Over 100 preventable deaths in Montreal from non-working smoke alarms in a decade: coroner
A simple recommendation could have saved the lives of over 100 Montrealers in the past decade, a provincial coroner says.
"Every year or so I deal with a few fires where a simple, functional smoke alarm could have prevented death," lamented Dr. Jacques Ramsay.
The coroner is recommending the City of Montreal mandate that homeowners—namely landlords—must either install lithium batteries inside smoke detectors in their buildings, which can last over 10 years, or connect the smoke alarms directly to the electrical grid.
Dr. Ramsay tells CJAD 800 News this alone would drastically cut the chances of death from asphyxiation in a house fire.
It also would not be much more work for landlords, who are already required to change smoke alarms every decade at the end of their life spans, he added.
He bases his recommendations on findings from several deadly house fires. In 2013, Dr. Ramsay investigated the death of 4-year-old Nikeydah Forbes, who died hiding under her bed as her family's Montreal North home burned around her.
That same year, Dr. Ramsay was also investigating the death of Pierre Cyr. The previous year, he examined the fire that killed Sylvie Deschênes in Hochelaga-Maisonneuve.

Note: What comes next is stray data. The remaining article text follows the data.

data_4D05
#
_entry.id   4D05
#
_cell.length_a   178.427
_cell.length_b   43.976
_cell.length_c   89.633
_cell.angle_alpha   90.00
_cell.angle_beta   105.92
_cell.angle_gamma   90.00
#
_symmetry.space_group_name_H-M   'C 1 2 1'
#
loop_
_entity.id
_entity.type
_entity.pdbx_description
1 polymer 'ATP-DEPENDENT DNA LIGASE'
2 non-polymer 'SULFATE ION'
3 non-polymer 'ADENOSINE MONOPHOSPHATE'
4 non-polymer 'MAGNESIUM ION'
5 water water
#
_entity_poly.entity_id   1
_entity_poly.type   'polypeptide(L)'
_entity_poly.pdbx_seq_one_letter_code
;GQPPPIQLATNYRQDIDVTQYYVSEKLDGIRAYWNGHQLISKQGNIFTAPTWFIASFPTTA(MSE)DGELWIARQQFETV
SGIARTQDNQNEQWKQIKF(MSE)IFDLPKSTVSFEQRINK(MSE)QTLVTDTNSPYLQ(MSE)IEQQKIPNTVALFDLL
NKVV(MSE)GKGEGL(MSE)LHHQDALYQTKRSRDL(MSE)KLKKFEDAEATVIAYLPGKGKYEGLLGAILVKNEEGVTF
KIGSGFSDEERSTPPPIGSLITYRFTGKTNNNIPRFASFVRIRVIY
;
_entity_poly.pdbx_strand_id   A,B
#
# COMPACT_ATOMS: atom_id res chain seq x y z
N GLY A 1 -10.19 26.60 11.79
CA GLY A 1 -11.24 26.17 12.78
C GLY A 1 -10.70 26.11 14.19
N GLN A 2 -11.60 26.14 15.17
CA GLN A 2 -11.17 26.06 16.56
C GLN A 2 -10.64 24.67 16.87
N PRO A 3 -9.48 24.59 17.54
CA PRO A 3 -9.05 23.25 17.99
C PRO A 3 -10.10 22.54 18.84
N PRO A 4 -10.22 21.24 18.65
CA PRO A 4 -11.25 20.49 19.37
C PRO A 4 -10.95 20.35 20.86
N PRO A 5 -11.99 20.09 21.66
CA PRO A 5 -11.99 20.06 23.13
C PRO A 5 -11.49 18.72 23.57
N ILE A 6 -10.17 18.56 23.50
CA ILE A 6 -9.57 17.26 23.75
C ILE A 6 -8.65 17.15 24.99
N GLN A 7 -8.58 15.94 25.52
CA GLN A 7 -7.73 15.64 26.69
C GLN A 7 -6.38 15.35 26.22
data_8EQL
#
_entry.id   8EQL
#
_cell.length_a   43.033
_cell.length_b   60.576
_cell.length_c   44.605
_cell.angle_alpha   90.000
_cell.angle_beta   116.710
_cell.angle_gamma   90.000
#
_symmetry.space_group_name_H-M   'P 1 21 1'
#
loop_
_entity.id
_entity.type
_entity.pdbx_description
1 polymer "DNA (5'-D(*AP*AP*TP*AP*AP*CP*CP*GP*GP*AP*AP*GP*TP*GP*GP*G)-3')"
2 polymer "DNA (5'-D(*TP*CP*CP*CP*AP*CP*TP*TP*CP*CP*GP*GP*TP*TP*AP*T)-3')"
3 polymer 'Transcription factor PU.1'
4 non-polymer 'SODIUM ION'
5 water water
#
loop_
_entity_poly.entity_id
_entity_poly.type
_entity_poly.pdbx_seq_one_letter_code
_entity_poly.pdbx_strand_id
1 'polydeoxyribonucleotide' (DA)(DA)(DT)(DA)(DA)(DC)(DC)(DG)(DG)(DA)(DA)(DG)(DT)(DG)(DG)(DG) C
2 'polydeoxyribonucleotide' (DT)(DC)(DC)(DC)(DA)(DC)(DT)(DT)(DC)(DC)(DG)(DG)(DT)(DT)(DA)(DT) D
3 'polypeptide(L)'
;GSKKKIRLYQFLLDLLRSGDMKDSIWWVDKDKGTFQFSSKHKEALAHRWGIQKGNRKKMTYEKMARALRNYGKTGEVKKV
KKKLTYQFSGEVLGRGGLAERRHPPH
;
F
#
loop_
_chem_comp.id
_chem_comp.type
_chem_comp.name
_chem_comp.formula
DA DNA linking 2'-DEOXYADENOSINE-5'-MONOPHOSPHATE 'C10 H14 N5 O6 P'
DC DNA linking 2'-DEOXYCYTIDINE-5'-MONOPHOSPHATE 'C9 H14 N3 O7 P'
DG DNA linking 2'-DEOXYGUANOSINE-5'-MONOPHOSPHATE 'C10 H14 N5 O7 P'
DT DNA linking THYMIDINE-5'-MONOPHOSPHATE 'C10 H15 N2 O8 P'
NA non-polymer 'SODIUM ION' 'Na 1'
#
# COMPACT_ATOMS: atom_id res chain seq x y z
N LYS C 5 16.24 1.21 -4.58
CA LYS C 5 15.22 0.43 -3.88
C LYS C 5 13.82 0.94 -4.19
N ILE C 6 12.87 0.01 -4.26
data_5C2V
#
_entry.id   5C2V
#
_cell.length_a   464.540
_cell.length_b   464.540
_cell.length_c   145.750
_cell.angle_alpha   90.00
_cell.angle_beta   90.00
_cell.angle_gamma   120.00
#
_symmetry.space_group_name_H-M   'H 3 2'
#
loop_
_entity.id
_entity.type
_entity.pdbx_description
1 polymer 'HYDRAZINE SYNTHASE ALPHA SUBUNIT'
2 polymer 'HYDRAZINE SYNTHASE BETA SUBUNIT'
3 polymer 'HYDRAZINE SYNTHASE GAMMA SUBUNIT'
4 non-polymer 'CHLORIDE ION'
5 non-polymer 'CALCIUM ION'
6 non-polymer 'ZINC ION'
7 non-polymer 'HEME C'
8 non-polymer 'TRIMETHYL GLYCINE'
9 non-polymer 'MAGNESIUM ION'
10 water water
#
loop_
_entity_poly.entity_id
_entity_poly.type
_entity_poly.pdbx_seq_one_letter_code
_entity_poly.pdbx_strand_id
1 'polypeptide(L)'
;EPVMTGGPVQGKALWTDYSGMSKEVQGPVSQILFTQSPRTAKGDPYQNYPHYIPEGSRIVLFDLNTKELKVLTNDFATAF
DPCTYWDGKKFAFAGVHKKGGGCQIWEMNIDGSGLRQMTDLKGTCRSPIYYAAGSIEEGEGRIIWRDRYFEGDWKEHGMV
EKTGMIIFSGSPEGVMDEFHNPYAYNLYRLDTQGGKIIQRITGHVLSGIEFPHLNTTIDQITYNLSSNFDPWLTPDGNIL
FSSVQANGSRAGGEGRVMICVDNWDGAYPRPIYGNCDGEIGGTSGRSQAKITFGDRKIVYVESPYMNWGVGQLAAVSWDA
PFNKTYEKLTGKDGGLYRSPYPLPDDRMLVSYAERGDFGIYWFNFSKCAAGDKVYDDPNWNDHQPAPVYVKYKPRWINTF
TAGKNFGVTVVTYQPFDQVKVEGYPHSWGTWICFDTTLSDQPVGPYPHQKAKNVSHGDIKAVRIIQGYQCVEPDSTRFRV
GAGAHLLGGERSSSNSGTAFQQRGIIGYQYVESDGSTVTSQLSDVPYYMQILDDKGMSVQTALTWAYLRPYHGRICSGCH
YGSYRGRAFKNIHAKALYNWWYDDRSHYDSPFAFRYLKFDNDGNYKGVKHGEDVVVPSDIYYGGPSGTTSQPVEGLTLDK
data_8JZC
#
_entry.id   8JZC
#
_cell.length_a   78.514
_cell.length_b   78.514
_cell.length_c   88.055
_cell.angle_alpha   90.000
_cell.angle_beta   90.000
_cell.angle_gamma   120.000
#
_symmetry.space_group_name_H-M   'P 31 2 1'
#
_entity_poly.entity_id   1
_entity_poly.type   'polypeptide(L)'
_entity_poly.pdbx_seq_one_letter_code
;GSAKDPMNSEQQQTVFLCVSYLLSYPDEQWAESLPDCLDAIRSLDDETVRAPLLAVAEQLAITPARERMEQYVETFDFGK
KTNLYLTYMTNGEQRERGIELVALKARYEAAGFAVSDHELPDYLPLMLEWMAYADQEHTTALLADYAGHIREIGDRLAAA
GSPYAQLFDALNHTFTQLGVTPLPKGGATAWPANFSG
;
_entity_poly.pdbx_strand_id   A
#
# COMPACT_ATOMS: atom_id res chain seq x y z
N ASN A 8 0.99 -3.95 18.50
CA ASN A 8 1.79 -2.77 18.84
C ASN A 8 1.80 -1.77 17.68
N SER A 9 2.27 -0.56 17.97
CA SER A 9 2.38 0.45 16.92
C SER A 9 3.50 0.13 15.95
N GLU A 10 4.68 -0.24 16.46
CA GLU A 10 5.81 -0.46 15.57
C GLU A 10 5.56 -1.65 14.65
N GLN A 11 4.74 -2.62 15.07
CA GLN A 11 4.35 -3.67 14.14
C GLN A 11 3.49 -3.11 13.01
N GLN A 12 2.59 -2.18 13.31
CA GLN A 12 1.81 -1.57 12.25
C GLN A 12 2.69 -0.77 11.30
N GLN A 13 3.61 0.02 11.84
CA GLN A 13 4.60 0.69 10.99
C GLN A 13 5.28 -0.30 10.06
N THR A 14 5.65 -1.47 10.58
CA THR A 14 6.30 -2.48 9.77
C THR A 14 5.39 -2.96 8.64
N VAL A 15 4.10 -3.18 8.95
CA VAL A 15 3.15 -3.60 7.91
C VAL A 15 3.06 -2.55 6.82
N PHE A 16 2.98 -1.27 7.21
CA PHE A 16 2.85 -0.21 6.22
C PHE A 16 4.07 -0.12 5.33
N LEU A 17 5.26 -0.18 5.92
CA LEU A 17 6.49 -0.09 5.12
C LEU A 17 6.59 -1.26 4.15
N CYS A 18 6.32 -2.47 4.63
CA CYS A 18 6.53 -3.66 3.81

In all cases, he found the deaths could have easily been avoided: the smoke alarms were found to be out of order, either because they had been disabled or had a dead battery.
The three reports have just been made public and were shared with CJAD 800 News by the Coroner's Office of Quebec.
According to the most recent activity report for the Montreal Fire department, 11 people died in fires on the island in 2016, versus seven in 2015 and nine in 2014.
Mayor Valerie Plante's office could not be reached for comment on Friday, but a spokesman has signaled in a statement to La Presse the administration are taking Dr. Ramsay's recommendations seriously.
"Change is easy to do," Dr. Ramsay said, "and it doesn't involve a lot of maintenance."